The Times of the 1800/01 period had a lot about the problems of French prisoners of war.
It seems that it had been the normal practice that the nation the troops belonged to supplied them with food and clothing even when they were prisoners ( I have no idea how this was arranged) but that Bonaparte, as First Consul had unilaterally decided that they shoudl be supplied by their captors. Since the British government hadn't been consulted they took offence and though they supplied food they refused to supply clothing and blamed the subsequent poor condition of the French prisoners on the French government. After a lot of reciprocal name-calling the British government gave in, being under some pressure from Parliament.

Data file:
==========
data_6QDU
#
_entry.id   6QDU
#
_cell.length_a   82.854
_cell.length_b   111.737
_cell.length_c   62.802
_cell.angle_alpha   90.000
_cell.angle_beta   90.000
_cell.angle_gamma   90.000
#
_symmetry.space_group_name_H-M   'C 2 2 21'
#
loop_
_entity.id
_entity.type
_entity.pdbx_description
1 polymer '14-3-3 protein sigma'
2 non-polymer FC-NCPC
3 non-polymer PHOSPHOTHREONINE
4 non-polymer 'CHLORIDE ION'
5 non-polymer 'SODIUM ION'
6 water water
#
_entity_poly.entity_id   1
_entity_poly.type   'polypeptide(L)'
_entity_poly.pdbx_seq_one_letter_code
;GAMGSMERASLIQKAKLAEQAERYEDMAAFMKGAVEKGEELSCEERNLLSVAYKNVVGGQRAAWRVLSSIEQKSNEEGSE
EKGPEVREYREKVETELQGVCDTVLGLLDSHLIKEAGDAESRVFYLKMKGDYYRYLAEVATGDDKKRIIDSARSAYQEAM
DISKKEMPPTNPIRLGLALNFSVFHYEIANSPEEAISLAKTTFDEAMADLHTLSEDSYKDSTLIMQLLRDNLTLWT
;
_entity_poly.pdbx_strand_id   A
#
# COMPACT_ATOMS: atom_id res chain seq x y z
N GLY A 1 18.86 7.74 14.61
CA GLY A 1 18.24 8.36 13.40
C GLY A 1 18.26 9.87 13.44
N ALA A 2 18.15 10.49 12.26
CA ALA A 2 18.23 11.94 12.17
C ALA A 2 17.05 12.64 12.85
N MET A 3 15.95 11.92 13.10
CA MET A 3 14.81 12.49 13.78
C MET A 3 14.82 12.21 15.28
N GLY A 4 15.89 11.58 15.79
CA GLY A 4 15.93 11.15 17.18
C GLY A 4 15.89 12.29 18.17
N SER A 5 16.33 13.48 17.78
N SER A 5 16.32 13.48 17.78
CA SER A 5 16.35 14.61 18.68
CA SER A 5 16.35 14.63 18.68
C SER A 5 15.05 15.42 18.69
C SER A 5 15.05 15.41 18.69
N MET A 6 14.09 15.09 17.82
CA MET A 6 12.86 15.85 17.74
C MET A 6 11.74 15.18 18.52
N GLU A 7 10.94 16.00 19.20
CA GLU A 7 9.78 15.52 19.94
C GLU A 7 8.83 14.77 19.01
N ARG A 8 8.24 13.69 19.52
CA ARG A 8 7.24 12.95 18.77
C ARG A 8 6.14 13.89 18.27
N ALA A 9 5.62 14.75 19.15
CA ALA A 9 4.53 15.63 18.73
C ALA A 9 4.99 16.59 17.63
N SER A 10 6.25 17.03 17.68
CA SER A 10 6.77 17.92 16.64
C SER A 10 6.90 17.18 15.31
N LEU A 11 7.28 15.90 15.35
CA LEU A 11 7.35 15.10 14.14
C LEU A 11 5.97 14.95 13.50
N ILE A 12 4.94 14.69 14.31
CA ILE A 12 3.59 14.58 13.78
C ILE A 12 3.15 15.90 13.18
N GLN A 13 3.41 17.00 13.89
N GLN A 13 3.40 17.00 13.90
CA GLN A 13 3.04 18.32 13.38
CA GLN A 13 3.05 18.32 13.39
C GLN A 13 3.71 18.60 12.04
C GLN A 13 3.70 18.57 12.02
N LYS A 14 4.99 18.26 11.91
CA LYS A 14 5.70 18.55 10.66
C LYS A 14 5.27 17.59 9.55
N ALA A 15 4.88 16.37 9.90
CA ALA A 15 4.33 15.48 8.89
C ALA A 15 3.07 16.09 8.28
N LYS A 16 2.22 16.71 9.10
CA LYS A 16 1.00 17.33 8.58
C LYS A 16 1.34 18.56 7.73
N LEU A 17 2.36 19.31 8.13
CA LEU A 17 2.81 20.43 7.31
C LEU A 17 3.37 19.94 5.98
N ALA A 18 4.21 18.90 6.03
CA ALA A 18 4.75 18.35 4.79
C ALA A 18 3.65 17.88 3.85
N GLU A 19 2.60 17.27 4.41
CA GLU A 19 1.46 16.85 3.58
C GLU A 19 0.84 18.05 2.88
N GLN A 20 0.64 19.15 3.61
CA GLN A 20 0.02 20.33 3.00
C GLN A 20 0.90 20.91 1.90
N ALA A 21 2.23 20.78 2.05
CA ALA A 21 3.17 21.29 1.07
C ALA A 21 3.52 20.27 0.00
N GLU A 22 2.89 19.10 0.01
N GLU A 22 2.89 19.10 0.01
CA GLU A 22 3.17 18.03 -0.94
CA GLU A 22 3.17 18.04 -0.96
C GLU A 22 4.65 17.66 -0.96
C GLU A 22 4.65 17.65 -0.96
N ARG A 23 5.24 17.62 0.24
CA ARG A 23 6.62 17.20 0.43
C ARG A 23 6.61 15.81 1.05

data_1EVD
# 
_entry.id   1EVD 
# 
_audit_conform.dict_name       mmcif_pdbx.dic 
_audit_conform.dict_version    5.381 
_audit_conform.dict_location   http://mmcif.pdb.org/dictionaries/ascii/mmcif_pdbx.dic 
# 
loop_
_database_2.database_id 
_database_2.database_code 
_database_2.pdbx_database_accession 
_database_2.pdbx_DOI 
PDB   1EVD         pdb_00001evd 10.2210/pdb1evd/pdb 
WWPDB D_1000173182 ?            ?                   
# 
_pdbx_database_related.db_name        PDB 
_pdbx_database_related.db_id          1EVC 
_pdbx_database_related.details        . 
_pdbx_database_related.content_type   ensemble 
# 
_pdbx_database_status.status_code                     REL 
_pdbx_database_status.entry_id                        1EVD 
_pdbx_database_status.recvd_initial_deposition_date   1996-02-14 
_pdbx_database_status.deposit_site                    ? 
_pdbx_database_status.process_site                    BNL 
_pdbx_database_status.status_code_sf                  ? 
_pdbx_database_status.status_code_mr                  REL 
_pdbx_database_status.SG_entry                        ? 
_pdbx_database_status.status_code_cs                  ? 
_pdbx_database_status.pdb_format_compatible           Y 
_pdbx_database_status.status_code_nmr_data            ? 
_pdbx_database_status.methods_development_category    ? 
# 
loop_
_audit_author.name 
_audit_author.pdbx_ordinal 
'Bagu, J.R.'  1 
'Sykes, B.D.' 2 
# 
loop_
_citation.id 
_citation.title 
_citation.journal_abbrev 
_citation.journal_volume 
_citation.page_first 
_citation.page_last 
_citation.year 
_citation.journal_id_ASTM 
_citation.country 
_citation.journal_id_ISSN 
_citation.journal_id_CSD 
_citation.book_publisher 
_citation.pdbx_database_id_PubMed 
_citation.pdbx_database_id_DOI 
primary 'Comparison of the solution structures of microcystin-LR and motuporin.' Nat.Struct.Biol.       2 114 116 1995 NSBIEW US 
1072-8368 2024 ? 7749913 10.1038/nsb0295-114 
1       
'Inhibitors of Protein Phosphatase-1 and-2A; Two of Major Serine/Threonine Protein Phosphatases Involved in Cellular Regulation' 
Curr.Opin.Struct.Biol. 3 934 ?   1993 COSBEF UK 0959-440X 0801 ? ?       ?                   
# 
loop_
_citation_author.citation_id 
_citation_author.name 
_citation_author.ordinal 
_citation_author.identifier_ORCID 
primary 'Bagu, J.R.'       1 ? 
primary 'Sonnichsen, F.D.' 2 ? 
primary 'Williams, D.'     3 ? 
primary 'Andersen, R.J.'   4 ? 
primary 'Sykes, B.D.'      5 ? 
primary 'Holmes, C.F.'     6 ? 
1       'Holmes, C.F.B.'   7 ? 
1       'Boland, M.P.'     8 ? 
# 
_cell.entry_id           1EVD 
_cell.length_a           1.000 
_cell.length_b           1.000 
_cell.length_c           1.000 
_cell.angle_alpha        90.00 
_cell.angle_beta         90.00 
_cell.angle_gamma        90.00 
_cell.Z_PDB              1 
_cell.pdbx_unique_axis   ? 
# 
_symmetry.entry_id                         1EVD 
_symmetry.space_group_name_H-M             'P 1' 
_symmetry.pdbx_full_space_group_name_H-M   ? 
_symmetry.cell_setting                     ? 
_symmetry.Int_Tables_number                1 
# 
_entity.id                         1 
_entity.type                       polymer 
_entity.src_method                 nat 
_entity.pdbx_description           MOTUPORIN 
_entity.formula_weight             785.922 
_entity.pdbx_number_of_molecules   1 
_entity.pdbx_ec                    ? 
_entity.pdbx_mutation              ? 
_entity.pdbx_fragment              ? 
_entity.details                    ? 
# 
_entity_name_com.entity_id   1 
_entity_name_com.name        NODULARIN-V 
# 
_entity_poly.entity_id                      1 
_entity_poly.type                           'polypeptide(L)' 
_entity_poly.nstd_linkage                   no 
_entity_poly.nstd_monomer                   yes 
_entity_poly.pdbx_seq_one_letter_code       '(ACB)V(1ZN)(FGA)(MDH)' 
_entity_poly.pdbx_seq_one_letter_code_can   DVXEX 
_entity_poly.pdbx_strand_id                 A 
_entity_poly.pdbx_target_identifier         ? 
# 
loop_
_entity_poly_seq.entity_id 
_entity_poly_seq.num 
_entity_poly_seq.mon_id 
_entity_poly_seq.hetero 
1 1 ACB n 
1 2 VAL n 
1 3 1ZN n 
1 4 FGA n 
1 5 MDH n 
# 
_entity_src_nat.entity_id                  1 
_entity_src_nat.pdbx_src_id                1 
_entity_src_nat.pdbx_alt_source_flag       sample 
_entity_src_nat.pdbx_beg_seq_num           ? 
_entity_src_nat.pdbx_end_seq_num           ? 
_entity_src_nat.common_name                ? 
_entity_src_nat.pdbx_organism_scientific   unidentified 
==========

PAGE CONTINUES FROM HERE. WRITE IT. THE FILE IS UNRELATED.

It was also said that the rations were adequate but that the French tended to gamble with them which cause dmuch of the distress.
I can't give more details, I only picked this up while was browsing the site recently.